British singer/songwriter Ian Dury recorded the top ten UK hit “Reasons to Be Cheerful, Part 3” in 1979. Lyrically, it’s a very simple song; much like Billy Joel’s “We Didn’t Start the Fire” and R.E.M.’s “It’s the End of the World As We Know It (And I Feel Fine)” it amounts to little more than a list of unrelated rhymes sung in time with the music.
The inspiration for the song came from an experience of Dury’s… or, more accurately, from one of Dury’s road crew. A roadie responsible for the lighting at his shows was electrocuted by a poorly grounded microphone during one of his band’s Italy stops. The roadie survived only due to the quick actions of one of the other crew members.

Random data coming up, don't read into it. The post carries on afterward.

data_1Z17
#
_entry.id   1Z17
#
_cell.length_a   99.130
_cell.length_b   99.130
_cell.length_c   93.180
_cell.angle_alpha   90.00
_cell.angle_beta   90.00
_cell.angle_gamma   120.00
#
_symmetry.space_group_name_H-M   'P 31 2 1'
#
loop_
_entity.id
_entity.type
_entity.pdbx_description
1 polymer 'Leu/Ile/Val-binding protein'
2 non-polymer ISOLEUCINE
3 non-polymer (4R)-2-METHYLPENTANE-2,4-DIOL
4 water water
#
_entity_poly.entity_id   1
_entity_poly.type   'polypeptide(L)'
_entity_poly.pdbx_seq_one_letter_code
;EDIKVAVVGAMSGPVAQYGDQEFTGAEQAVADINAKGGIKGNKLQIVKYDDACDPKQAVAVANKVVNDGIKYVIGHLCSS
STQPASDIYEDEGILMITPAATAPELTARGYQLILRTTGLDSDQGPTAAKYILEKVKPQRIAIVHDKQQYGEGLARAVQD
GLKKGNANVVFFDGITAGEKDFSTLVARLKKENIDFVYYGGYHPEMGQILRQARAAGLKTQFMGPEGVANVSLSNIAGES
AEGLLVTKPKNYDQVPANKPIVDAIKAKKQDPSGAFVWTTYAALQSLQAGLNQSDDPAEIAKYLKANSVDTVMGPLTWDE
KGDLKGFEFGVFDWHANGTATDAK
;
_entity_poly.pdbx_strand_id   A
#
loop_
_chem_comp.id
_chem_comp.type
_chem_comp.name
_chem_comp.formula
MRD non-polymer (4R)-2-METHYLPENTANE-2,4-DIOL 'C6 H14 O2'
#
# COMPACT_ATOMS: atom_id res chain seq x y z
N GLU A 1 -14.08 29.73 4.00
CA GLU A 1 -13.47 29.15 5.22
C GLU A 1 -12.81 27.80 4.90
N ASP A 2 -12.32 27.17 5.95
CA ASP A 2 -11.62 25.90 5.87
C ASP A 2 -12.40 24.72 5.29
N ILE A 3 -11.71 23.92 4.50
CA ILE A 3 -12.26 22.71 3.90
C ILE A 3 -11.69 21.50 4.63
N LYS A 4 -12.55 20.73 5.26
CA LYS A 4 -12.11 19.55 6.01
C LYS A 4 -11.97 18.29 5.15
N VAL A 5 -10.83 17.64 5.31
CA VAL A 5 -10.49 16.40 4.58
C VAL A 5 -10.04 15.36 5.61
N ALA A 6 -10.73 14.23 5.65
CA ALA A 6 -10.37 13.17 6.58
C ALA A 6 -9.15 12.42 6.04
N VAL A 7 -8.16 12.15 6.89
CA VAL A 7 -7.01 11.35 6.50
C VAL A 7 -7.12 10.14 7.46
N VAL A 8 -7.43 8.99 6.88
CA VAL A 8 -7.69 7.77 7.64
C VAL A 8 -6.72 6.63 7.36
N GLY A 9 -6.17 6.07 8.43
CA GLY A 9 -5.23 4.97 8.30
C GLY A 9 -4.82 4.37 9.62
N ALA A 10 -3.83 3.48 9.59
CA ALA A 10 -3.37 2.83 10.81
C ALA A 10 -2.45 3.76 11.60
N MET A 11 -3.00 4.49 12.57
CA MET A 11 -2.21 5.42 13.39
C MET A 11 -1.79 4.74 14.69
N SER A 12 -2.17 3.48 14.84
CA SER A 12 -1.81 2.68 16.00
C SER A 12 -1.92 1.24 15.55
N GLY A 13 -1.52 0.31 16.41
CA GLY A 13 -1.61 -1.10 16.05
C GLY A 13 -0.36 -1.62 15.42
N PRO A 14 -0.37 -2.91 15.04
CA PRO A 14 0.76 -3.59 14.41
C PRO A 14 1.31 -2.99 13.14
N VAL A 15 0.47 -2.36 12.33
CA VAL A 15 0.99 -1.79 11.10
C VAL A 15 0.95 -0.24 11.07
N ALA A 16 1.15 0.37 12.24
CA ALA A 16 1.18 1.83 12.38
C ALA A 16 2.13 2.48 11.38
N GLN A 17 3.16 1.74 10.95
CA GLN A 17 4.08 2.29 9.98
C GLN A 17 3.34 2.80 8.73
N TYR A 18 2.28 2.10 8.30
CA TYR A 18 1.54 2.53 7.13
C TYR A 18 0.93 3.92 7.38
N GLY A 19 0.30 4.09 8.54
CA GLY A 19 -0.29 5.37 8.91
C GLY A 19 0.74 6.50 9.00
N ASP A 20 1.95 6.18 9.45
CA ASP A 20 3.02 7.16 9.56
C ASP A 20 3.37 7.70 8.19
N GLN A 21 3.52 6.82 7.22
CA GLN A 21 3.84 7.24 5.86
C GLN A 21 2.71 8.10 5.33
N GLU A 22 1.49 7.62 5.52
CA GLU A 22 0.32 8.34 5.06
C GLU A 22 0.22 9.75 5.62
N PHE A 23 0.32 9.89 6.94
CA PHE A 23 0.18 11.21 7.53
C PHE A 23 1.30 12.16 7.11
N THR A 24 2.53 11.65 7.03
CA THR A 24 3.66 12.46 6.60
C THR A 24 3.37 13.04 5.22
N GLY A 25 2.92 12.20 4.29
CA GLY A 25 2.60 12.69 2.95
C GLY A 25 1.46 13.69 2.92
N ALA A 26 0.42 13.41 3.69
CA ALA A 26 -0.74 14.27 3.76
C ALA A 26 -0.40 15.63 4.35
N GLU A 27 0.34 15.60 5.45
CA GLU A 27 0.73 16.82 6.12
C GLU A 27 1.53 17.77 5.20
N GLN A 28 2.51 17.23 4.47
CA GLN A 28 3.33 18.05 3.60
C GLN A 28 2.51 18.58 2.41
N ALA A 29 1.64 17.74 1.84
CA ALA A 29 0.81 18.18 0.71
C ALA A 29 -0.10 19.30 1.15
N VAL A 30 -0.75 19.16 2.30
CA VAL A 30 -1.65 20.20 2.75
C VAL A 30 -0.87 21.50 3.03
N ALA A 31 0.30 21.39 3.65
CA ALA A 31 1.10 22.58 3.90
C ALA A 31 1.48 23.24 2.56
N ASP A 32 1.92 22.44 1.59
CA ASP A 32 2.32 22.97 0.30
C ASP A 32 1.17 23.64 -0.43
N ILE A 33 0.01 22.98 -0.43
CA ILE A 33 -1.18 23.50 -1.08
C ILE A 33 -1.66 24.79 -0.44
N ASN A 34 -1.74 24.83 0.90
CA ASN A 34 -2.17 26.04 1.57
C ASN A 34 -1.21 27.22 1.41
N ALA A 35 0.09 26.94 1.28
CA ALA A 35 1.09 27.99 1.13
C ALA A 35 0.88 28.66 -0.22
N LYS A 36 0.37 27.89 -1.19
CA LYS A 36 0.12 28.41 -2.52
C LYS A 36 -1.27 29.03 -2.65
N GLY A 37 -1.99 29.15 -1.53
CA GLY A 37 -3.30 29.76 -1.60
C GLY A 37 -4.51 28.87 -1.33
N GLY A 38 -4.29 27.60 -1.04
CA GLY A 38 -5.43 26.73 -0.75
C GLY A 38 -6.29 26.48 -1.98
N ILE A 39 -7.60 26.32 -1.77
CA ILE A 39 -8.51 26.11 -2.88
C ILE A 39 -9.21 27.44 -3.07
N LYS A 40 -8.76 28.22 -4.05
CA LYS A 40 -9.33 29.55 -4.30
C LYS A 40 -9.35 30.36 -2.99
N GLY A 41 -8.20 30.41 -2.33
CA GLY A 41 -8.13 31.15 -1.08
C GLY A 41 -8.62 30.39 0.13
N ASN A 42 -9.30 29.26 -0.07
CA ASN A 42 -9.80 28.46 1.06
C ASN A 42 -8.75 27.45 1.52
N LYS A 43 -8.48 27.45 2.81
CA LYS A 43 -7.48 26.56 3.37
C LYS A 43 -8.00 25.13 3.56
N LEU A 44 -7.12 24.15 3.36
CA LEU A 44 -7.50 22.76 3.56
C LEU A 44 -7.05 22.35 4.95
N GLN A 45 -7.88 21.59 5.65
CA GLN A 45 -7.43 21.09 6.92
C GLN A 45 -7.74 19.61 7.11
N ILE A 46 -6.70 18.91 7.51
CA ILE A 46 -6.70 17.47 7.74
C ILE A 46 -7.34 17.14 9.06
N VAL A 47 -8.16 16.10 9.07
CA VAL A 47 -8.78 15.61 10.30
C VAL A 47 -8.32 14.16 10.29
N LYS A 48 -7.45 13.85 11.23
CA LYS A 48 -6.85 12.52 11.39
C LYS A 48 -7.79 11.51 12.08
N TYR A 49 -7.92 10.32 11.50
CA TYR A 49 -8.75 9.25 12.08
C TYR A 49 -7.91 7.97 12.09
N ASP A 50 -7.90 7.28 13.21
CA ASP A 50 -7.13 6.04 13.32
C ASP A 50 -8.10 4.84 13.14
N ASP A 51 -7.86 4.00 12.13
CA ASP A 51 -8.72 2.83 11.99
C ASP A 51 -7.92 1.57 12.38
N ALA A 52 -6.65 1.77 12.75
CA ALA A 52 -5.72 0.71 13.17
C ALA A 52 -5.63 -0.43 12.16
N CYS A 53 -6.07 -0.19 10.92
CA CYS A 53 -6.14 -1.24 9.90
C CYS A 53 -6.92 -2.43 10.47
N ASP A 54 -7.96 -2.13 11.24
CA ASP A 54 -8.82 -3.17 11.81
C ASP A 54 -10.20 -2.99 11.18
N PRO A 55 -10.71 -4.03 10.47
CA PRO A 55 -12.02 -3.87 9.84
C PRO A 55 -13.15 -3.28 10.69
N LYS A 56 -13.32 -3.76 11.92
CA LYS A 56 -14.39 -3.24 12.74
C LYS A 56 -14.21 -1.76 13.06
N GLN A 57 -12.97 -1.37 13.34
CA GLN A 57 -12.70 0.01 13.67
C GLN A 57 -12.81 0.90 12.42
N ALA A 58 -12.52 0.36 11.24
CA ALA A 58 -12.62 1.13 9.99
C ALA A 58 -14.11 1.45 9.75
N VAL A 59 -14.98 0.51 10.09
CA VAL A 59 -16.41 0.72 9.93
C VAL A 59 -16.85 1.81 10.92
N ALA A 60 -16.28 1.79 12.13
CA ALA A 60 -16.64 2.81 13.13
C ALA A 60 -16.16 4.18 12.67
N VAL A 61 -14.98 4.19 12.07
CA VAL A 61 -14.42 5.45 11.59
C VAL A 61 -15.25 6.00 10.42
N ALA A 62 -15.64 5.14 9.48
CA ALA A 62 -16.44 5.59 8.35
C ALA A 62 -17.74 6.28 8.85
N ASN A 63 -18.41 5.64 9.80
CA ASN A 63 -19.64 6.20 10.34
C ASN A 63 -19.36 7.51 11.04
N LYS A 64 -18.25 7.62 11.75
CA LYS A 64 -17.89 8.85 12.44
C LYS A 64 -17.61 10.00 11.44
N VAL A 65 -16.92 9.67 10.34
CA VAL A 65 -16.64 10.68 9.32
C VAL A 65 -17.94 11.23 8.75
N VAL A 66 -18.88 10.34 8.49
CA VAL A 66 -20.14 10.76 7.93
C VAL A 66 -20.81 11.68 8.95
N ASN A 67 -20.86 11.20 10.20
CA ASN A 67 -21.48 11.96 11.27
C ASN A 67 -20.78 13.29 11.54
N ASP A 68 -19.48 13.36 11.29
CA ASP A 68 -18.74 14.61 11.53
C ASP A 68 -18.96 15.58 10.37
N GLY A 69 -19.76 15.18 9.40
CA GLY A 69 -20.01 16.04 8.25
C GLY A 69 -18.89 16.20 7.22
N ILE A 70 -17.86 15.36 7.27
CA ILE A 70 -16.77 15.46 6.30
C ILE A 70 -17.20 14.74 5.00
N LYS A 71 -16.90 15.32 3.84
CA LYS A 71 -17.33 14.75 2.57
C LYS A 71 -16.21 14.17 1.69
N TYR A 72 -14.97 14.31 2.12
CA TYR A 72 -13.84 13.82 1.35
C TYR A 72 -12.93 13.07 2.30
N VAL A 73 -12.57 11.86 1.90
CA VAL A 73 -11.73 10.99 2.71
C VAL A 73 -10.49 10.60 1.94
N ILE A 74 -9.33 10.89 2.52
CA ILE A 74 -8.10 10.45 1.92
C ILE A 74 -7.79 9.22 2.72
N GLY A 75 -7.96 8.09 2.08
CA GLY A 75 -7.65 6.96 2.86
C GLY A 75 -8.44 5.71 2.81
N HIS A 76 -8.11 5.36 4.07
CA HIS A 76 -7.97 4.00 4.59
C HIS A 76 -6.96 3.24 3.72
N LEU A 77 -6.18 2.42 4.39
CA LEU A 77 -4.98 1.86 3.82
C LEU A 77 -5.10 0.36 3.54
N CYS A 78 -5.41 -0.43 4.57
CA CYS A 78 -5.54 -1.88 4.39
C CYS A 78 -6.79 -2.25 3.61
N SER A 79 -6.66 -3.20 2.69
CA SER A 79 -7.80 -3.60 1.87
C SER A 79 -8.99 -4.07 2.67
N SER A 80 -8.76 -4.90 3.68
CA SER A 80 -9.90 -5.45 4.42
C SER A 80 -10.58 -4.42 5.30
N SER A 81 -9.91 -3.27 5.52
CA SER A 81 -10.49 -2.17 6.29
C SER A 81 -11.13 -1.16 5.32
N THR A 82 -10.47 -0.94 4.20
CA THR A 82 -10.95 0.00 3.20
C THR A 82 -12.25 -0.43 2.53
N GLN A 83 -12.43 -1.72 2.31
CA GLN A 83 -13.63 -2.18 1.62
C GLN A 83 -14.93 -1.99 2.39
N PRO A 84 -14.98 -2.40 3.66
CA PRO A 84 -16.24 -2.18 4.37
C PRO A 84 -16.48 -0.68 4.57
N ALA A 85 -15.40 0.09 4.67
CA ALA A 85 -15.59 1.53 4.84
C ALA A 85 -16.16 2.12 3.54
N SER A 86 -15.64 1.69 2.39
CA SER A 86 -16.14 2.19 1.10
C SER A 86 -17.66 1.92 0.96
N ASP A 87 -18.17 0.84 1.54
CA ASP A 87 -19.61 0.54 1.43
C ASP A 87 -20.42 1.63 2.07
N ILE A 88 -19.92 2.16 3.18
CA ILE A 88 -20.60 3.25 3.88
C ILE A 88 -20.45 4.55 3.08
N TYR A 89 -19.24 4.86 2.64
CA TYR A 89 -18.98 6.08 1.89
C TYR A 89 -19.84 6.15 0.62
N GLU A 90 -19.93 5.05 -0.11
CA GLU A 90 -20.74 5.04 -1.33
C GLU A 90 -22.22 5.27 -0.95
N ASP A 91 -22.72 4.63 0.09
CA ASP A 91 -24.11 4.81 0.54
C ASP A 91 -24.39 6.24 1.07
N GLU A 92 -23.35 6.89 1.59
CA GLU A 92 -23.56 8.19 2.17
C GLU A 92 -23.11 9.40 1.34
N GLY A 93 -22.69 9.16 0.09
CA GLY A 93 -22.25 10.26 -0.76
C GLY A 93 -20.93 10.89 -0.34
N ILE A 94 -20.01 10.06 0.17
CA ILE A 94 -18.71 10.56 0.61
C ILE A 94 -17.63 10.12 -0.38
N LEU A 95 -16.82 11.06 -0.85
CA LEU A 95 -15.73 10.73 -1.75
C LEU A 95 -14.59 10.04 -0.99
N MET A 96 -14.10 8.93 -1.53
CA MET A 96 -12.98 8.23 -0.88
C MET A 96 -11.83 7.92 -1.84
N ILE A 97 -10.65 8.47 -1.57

Dury immediately announced the cancellation of the show, citing safety issues. That announcement triggered fights among the patrons who’d paid to see him, and efforts to deal with the aftermath of the brawl and simultaneously ensure good care for their roadie caused Dury and his band to stop the tour.
In the interim, to take their mind off their troubles and as a way of bolstering the spirits of the recovering crew member, the song was written. As mentioned above, it’s little more than a list of things that various members of the band and road crew found pleasant.
As a listing song, his thick British accent virtually guaranteed having trouble charting in America, but topping out at #3 on the UK charts was undoubtedly better than the band had expected from a song like this.
Dury had, perhaps, a better perspective than most when writing the song. There are many pop stars… but few who’ve risen to fame after being crippled by severe polio at age 7.
Question of the night: What’s a song that makes you happy?